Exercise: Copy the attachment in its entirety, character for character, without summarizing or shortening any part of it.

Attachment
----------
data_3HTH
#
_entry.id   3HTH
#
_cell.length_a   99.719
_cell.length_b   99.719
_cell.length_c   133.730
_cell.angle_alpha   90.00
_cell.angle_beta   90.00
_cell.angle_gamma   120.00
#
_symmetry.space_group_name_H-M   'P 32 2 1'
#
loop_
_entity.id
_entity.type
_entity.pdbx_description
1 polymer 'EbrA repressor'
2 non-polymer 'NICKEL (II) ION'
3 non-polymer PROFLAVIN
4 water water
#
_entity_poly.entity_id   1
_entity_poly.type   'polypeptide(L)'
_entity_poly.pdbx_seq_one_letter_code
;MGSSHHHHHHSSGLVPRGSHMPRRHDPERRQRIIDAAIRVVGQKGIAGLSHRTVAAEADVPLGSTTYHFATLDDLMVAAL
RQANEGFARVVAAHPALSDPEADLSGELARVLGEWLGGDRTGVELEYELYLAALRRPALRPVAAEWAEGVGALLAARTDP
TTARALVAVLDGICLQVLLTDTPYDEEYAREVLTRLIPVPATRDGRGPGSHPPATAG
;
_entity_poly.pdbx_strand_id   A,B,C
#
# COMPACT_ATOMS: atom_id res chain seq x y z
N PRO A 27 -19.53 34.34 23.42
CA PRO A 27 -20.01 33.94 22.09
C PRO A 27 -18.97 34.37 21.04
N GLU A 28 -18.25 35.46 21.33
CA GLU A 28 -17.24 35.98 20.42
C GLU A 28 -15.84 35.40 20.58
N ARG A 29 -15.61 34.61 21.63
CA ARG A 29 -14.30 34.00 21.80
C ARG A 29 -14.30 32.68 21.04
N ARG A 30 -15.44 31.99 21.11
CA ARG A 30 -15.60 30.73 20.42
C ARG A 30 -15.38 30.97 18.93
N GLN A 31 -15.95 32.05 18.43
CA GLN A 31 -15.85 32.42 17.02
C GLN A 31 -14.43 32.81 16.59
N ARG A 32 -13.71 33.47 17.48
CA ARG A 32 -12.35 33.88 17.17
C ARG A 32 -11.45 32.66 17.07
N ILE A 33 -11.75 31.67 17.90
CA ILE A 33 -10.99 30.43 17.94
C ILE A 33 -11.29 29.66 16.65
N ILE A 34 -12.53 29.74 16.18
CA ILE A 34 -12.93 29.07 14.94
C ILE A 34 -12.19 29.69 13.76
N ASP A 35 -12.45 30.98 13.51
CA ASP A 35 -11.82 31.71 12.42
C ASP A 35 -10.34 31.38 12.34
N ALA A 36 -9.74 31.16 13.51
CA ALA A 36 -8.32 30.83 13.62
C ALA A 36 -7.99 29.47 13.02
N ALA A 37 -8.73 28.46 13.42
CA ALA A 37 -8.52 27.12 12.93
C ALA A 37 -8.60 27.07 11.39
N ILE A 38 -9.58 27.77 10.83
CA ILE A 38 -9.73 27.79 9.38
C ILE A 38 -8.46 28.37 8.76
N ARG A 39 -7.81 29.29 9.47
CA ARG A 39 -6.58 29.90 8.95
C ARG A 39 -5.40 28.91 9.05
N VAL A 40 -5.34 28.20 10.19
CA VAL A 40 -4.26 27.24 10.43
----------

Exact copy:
data_3HTH
#
_entry.id   3HTH
#
_cell.length_a   99.719
_cell.length_b   99.719
_cell.length_c   133.730
_cell.angle_alpha   90.00
_cell.angle_beta   90.00
_cell.angle_gamma   120.00
#
_symmetry.space_group_name_H-M   'P 32 2 1'
#
loop_
_entity.id
_entity.type
_entity.pdbx_description
1 polymer 'EbrA repressor'
2 non-polymer 'NICKEL (II) ION'
3 non-polymer PROFLAVIN
4 water water
#
_entity_poly.entity_id   1
_entity_poly.type   'polypeptide(L)'
_entity_poly.pdbx_seq_one_letter_code
;MGSSHHHHHHSSGLVPRGSHMPRRHDPERRQRIIDAAIRVVGQKGIAGLSHRTVAAEADVPLGSTTYHFATLDDLMVAAL
RQANEGFARVVAAHPALSDPEADLSGELARVLGEWLGGDRTGVELEYELYLAALRRPALRPVAAEWAEGVGALLAARTDP
TTARALVAVLDGICLQVLLTDTPYDEEYAREVLTRLIPVPATRDGRGPGSHPPATAG
;
_entity_poly.pdbx_strand_id   A,B,C
#
# COMPACT_ATOMS: atom_id res chain seq x y z
N PRO A 27 -19.53 34.34 23.42
CA PRO A 27 -20.01 33.94 22.09
C PRO A 27 -18.97 34.37 21.04
N GLU A 28 -18.25 35.46 21.33
CA GLU A 28 -17.24 35.98 20.42
C GLU A 28 -15.84 35.40 20.58
N ARG A 29 -15.61 34.61 21.63
CA ARG A 29 -14.30 34.00 21.80
C ARG A 29 -14.30 32.68 21.04
N ARG A 30 -15.44 31.99 21.11
CA ARG A 30 -15.60 30.73 20.42
C ARG A 30 -15.38 30.97 18.93
N GLN A 31 -15.95 32.05 18.43
CA GLN A 31 -15.85 32.42 17.02
C GLN A 31 -14.43 32.81 16.59
N ARG A 32 -13.71 33.47 17.48
CA ARG A 32 -12.35 33.88 17.17
C ARG A 32 -11.45 32.66 17.07
N ILE A 33 -11.75 31.67 17.90
CA ILE A 33 -10.99 30.43 17.94
C ILE A 33 -11.29 29.66 16.65
N ILE A 34 -12.53 29.74 16.18
CA ILE A 34 -12.93 29.07 14.94
C ILE A 34 -12.19 29.69 13.76
N ASP A 35 -12.45 30.98 13.51
CA ASP A 35 -11.82 31.71 12.42
C ASP A 35 -10.34 31.38 12.34
N ALA A 36 -9.74 31.16 13.51
CA ALA A 36 -8.32 30.83 13.62
C ALA A 36 -7.99 29.47 13.02
N ALA A 37 -8.73 28.46 13.42
CA ALA A 37 -8.52 27.12 12.93
C ALA A 37 -8.60 27.07 11.39
N ILE A 38 -9.58 27.77 10.83
CA ILE A 38 -9.73 27.79 9.38
C ILE A 38 -8.46 28.37 8.76
N ARG A 39 -7.81 29.29 9.47
CA ARG A 39 -6.58 29.90 8.95
C ARG A 39 -5.40 28.91 9.05
N VAL A 40 -5.34 28.20 10.19
CA VAL A 40 -4.26 27.24 10.43